Though today isn’t Kentucky Derby Day 2020, the first Saturday in May is too much in my DNA not to be thinking about the Derby. As we look forward to this year’s Derby which is rescheduled for the first Saturday in September (Sept. 5th, 2020), the quiet of this spring allows time to contemplate and admire the great athletes that have competed in past runnings of the Kentucky Derby.
A good many of them live at Old Friends. A good many others spent their final years with us. We’re proud to be the place one of the greatest living Derby winners calls his home.
Silver Charm, winner of the 1997 Kentucky Derby, came to live with us on December 1, 2014. He was owned by Bob and Beverly Lewis, trained by Bob Baffert and his jockey was Gary Stevens. The Lewis family repurchased him on retirement from the Japan Bloodhorse Breeders’ Association (JBBA) and donated him to Old Friends. He arrived accompanied by Sandy Hatfield, Stallion Manager for Three Chimneys Farm, who formed a bond with the handsome grey champion while he was doing stud duty at that farm and arranged the logistics of his relocation. Silver Charm, who was inducted into the Racing Hall of Fame in 2007, is 26 years old now. He’s one of the smartest and kindest horses we’ve ever had the privilege to know. Quietly regal and unfailingly gracious to his friends, he’s a bit of a task-master with those he considers his servants, from Michael on down. He’s a horse of decided opinions who knows his own greatness and in the manner of the genuinely great, shows it in his generous spirit. But if this sounds solemn, those of you who know him have probably seen those flashes of his other side, his mischievous sense of humor.
As all of us, staff, volunteers and friends, will never forget, we’ve also been privileged to be the home of two other Kentucky Derby winners, War Emblem who passed less than two months ago and who we desperately miss, and Charismatic for whom we waited so long and whom we’ll never stop missing.
War Emblem won the 2002 Kentucky Derby wire-to-wire over one of the strongest fields of the century so far. Owned by the Thoroughbred Corporation, trained by Bob Baffert and ridden by Victor Espinoza, he was as legendary for his fierce character as for his considerable prowess. He spent his stallion career at Shadai Stallion Station in Japan and sired 2012 Japanese champion filly Robe Tissage, among other talented competitors. When War Emblem retired himself by refusing to cover mares, Shadai Stallion Station generously donated the spirited Derby and Preakness winner to Old Friends. Though never a team player, he was surprisingly interactive and involved with people, and with all that went on around him. As those of you who visited him know, War Emblem came over to say hello to nearly everyone who came to see him (and, admittedly, to get carrots), seven days a week, three times a day. What else is to say, but that he was one of a kind?
Charismatic. Say what you like, I still think he would have won the Triple Crown. Coming from behind he overwhelmed the others in the 1999 Derby for owners Bob and Beverly Lewis and trainer D. Wayne Lukas, ridden by Chris Antley. I know he did win plenty of hearts in his all too brief retirement with us. Charismatic stood at Lane’s End Farm in Kentucky, then JBBA in Japan, and like Silver Charm, he had financial support for his return home from the Lewis family. All three of our Derby winners have proved in different ways a little imperious, and Charismatic was no exception. Unlike War Emblem he was kind, and the ultimate team player, but once he caught on that groups of people moving around the farm meant carrots – which he did at once – he neighed when he saw a group, demanding their attention and carrots immediately. He was big yet graceful, flashy with that gold coat and those white stockings, beautiful and distinctive. Though he left too soon, he left a gift we treasure to this day: his son, Sun King.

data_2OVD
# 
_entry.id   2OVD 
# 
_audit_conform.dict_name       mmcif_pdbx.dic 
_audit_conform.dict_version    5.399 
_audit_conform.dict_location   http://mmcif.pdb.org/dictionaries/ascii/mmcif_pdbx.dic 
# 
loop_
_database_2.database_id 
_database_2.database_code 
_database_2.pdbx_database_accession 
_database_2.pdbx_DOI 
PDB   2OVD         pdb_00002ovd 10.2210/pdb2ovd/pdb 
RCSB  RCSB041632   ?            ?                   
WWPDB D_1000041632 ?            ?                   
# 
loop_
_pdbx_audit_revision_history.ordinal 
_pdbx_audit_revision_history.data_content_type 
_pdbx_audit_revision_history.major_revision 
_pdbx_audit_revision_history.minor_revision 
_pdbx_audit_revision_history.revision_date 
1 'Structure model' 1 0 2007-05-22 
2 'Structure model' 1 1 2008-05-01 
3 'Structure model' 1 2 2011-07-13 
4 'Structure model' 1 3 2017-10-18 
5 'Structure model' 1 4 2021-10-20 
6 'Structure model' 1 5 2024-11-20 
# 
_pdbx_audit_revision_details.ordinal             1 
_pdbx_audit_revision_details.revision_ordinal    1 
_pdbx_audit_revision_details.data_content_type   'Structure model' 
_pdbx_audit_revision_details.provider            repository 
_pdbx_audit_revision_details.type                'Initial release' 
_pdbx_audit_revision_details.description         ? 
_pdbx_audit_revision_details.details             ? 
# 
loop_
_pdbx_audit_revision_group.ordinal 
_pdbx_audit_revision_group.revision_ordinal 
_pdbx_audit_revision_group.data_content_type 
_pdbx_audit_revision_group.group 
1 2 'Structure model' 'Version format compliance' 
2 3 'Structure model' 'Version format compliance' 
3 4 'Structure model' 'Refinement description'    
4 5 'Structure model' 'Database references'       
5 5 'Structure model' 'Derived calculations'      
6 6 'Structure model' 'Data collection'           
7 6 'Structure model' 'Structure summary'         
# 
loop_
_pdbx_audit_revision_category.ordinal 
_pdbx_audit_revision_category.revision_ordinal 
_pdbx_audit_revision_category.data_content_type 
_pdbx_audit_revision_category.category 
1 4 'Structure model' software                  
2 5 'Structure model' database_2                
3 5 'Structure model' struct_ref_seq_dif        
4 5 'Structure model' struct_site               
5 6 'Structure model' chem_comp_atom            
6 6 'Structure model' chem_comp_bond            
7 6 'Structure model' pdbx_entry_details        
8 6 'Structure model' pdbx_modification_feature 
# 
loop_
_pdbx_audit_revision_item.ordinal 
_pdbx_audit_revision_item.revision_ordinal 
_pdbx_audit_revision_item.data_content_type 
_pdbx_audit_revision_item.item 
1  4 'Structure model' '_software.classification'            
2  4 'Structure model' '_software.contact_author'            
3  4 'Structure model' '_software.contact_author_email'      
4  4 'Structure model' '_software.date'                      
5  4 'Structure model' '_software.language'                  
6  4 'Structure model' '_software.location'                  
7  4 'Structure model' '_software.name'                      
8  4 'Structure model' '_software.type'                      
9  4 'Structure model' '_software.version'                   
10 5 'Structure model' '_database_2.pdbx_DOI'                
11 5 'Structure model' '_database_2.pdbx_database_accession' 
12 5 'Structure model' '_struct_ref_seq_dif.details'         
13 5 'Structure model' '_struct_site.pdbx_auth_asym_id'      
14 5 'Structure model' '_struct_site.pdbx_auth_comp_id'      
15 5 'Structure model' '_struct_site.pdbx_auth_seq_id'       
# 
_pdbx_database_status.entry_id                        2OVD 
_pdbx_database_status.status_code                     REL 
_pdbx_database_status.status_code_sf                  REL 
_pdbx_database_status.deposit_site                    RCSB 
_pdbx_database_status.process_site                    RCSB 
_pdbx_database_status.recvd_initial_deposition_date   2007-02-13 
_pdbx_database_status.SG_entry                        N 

Not only Derby winners but each Derby competitor, is a superb young athlete. All have proven the right to compete in the most important horse race in America. Running in the Kentucky Derby is an honor that forever distinguishes those competitors. If my count is right, nine of our current retirees have participated in a Kentucky Derby. They are:
Afternoon Deelites being visited last May by his jockey, Kent Desormeux; 1995 Derby (won by Thunder Gulch, son of Gulch).
Easy Grades, 2002 Derby (won by War Emblem)
Eye of the Tiger, 2003 Derby (won by Funny Cide)
Pollard’s Vision, 2004 Derby (won by Smarty Jones). Pollard’s Vision also sired 2010 Kentucky Oaks winner Blind Luck.
Sun King, 2005 Derby (won by Giacomo).
Nobiz Like Shobiz, 2007 Derby (won by Street Sense).
Soldat, 2011 Derby (won by Animal Kingdom).
Comma to the Top also ran in the 2011 Derby.
Patch, 2017 Derby (won by Always Dreaming).
Finally, we honor the memory of our past Derby contender residents, with the names of the winners in case that helps you remember that Derby. That may also help locate each one’s Derby to watch our friends run for the roses once again, whether this afternoon on NBC, at the Kentucky Derby Museum, or any time you like on Youtube.
Taylor’s Special, 1984 Derby (won by Swale)
Gulch, 1987 Derby (won by Alysheba)
Proper Reality, 1988 Derby (won by Winning Colors)
Bull Inthe Heather, 1993 Derby (won by Sea Hero)
Wallenda, 1993 Derby (won by Sea Hero)
A P Valentine, 2001 Derby (won by Monarchos)
Lusty Latin, 2002 Derby (won by War Emblem)
Have I overlooked anyone? I hope not, but if you spot a missing Derby-contender Old Friends retiree, please leave a comment and I’ll add that horse to the list.
photos by Laura